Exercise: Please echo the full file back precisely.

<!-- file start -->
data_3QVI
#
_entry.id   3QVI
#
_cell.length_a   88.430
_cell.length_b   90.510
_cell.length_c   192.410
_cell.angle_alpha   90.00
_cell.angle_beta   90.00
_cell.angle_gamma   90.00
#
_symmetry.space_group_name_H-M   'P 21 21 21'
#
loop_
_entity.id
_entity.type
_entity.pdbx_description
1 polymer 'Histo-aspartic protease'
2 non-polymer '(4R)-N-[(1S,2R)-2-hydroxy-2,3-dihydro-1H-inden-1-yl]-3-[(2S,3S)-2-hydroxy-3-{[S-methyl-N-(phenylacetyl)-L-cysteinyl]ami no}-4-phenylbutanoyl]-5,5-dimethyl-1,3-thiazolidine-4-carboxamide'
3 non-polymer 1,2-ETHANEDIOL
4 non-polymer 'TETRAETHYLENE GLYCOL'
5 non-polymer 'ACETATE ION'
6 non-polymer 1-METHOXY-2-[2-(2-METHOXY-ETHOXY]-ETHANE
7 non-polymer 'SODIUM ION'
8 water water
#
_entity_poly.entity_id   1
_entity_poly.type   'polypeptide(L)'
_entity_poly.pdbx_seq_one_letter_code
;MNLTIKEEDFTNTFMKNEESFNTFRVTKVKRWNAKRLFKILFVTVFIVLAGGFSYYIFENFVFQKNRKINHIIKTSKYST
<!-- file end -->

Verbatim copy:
data_3QVI
#
_entry.id   3QVI
#
_cell.length_a   88.430
_cell.length_b   90.510
_cell.length_c   192.410
_cell.angle_alpha   90.00
_cell.angle_beta   90.00
_cell.angle_gamma   90.00
#
_symmetry.space_group_name_H-M   'P 21 21 21'
#
loop_
_entity.id
_entity.type
_entity.pdbx_description
1 polymer 'Histo-aspartic protease'
2 non-polymer '(4R)-N-[(1S,2R)-2-hydroxy-2,3-dihydro-1H-inden-1-yl]-3-[(2S,3S)-2-hydroxy-3-{[S-methyl-N-(phenylacetyl)-L-cysteinyl]ami no}-4-phenylbutanoyl]-5,5-dimethyl-1,3-thiazolidine-4-carboxamide'
3 non-polymer 1,2-ETHANEDIOL
4 non-polymer 'TETRAETHYLENE GLYCOL'
5 non-polymer 'ACETATE ION'
6 non-polymer 1-METHOXY-2-[2-(2-METHOXY-ETHOXY]-ETHANE
7 non-polymer 'SODIUM ION'
8 water water
#
_entity_poly.entity_id   1
_entity_poly.type   'polypeptide(L)'
_entity_poly.pdbx_seq_one_letter_code
;MNLTIKEEDFTNTFMKNEESFNTFRVTKVKRWNAKRLFKILFVTVFIVLAGGFSYYIFENFVFQKNRKINHIIKTSKYST